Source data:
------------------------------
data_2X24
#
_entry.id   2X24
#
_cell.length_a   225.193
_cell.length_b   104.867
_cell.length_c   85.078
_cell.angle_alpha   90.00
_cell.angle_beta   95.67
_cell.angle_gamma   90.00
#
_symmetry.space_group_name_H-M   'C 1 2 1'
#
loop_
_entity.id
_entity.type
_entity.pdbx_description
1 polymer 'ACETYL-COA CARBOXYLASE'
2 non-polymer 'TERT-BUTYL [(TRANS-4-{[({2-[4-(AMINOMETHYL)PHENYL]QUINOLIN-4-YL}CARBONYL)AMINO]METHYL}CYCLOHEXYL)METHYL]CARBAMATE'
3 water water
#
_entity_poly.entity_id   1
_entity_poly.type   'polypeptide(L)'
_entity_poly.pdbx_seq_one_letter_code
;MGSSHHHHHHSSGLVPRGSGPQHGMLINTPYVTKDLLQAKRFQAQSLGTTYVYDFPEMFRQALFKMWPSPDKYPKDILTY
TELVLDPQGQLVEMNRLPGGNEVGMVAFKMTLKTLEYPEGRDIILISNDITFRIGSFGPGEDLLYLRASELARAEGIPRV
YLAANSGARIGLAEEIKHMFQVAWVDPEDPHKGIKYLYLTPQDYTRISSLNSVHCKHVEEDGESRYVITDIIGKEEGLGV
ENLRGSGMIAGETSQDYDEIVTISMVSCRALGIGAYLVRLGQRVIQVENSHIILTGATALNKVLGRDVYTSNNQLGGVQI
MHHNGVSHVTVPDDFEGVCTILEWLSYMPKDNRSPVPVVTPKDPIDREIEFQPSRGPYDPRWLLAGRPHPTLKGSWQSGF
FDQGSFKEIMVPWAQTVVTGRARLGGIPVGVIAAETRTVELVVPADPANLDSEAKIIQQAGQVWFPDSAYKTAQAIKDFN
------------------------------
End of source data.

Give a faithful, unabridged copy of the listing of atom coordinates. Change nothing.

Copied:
data_2X24
#
_entry.id   2X24
#
_cell.length_a   225.193
_cell.length_b   104.867
_cell.length_c   85.078
_cell.angle_alpha   90.00
_cell.angle_beta   95.67
_cell.angle_gamma   90.00
#
_symmetry.space_group_name_H-M   'C 1 2 1'
#
loop_
_entity.id
_entity.type
_entity.pdbx_description
1 polymer 'ACETYL-COA CARBOXYLASE'
2 non-polymer 'TERT-BUTYL [(TRANS-4-{[({2-[4-(AMINOMETHYL)PHENYL]QUINOLIN-4-YL}CARBONYL)AMINO]METHYL}CYCLOHEXYL)METHYL]CARBAMATE'
3 water water
#
_entity_poly.entity_id   1
_entity_poly.type   'polypeptide(L)'
_entity_poly.pdbx_seq_one_letter_code
;MGSSHHHHHHSSGLVPRGSGPQHGMLINTPYVTKDLLQAKRFQAQSLGTTYVYDFPEMFRQALFKMWPSPDKYPKDILTY
TELVLDPQGQLVEMNRLPGGNEVGMVAFKMTLKTLEYPEGRDIILISNDITFRIGSFGPGEDLLYLRASELARAEGIPRV
YLAANSGARIGLAEEIKHMFQVAWVDPEDPHKGIKYLYLTPQDYTRISSLNSVHCKHVEEDGESRYVITDIIGKEEGLGV
ENLRGSGMIAGETSQDYDEIVTISMVSCRALGIGAYLVRLGQRVIQVENSHIILTGATALNKVLGRDVYTSNNQLGGVQI
MHHNGVSHVTVPDDFEGVCTILEWLSYMPKDNRSPVPVVTPKDPIDREIEFQPSRGPYDPRWLLAGRPHPTLKGSWQSGF
FDQGSFKEIMVPWAQTVVTGRARLGGIPVGVIAAETRTVELVVPADPANLDSEAKIIQQAGQVWFPDSAYKTAQAIKDFN